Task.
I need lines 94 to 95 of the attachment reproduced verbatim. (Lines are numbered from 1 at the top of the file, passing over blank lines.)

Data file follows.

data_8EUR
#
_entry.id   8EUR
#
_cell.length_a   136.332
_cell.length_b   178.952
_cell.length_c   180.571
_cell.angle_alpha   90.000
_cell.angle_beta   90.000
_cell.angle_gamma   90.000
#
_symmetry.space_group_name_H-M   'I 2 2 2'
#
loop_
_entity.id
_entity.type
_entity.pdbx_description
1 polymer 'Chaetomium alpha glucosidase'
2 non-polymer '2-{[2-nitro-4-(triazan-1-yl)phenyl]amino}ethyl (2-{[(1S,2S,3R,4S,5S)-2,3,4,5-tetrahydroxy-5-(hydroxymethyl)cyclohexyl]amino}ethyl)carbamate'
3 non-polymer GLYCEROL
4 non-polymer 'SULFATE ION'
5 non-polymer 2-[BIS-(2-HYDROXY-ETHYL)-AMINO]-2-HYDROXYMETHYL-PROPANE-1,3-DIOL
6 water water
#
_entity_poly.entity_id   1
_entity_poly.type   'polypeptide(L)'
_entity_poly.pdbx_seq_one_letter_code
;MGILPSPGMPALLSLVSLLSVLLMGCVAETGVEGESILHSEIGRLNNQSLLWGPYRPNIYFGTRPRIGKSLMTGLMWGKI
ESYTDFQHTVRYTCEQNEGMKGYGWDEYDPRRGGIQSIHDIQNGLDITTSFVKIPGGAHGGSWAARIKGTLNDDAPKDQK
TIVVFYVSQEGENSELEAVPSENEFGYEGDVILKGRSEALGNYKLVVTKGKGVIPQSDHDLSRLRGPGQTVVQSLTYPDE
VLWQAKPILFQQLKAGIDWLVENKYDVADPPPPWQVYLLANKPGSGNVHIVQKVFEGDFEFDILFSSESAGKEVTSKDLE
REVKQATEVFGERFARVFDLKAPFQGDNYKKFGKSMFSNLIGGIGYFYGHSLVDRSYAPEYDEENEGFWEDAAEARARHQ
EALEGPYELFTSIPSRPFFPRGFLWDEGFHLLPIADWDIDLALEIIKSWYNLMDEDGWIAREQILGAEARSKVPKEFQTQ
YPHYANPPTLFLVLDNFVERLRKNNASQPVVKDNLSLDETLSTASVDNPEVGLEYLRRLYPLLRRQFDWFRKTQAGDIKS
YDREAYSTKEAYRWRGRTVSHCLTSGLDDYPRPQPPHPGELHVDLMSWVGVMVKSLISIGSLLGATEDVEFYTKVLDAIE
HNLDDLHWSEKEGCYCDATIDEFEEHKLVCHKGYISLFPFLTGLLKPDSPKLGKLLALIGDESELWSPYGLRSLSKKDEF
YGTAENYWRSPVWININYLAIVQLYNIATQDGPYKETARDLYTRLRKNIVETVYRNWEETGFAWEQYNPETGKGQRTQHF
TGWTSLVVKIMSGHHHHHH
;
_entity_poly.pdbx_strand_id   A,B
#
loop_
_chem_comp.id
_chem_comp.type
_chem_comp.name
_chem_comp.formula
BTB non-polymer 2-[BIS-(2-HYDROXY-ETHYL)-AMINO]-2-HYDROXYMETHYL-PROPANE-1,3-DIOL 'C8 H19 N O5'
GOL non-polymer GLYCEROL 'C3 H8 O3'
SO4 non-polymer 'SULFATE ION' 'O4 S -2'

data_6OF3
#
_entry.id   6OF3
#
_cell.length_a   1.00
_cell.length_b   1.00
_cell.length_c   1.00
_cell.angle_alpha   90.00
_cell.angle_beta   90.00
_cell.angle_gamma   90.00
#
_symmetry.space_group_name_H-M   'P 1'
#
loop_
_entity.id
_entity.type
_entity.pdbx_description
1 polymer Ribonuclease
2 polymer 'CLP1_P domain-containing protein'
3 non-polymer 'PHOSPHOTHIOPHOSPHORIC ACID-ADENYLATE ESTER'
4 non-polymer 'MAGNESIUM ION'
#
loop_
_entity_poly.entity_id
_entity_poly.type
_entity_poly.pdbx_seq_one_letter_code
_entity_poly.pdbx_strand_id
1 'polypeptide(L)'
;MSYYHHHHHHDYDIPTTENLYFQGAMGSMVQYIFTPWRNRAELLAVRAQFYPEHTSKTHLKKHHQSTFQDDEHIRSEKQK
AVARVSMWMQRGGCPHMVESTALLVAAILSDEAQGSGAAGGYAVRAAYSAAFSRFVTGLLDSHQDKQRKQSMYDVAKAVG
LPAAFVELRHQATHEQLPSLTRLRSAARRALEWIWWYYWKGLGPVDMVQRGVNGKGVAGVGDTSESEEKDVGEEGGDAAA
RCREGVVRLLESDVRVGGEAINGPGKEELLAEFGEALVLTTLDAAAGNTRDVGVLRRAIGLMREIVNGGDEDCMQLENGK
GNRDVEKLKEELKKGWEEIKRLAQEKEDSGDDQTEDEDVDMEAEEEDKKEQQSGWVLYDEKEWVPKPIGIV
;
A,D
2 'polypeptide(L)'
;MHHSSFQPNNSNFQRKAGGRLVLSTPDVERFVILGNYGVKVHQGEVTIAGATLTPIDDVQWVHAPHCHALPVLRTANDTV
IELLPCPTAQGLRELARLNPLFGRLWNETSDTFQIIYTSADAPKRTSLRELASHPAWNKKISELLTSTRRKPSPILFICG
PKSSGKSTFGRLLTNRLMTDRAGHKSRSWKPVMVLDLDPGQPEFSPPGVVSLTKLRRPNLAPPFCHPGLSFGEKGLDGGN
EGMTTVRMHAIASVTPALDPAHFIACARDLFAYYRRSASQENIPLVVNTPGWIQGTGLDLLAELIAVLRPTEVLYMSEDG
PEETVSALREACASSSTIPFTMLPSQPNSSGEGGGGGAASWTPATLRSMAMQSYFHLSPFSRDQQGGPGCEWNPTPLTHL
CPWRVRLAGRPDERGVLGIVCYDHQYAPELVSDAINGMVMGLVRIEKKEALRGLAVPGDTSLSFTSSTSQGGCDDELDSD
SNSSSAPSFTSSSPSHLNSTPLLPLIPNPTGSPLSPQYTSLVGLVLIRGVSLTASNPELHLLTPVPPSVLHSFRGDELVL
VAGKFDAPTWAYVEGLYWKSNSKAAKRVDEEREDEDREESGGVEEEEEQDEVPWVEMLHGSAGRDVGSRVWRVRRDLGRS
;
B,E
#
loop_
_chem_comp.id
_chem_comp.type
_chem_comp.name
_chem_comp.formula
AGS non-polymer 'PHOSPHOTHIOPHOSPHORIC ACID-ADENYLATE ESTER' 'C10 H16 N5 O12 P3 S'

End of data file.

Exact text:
;
B,E